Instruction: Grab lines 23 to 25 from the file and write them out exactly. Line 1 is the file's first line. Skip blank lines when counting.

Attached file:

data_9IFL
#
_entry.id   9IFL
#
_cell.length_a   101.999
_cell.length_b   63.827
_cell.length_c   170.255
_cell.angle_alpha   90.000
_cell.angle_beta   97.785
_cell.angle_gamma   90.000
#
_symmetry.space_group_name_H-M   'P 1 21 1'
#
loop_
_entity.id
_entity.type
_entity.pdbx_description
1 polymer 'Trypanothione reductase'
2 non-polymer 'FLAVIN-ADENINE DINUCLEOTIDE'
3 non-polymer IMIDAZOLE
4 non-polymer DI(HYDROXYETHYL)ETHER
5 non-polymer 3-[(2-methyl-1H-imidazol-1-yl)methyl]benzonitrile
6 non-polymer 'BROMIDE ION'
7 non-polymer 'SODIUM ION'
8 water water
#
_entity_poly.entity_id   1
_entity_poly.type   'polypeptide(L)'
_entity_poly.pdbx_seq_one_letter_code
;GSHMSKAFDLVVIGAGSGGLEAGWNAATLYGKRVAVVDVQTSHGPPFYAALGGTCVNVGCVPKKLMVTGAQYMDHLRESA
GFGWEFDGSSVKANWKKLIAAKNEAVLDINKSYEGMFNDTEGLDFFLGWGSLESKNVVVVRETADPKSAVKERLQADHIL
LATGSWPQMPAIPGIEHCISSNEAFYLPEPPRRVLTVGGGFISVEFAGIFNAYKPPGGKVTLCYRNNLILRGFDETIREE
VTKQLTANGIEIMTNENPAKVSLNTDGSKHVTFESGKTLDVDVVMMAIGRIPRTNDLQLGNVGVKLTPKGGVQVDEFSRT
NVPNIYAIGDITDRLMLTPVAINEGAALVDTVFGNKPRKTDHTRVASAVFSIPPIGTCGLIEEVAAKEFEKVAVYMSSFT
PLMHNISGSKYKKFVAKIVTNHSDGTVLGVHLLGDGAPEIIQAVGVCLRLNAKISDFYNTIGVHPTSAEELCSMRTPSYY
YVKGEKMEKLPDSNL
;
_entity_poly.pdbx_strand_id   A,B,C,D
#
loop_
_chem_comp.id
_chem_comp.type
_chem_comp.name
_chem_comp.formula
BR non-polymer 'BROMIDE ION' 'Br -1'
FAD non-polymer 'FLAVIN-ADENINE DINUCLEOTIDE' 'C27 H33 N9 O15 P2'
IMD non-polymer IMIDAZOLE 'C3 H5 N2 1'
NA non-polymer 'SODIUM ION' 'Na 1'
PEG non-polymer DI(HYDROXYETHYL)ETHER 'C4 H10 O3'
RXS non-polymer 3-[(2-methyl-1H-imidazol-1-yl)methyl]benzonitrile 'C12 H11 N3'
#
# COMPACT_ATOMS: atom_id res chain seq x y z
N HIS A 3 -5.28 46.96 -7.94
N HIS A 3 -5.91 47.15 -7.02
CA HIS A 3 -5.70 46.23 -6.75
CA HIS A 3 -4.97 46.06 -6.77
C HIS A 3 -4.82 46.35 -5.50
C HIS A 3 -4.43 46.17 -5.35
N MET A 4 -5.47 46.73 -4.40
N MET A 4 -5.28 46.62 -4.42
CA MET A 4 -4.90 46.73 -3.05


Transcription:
6 non-polymer 'BROMIDE ION'
7 non-polymer 'SODIUM ION'
8 water water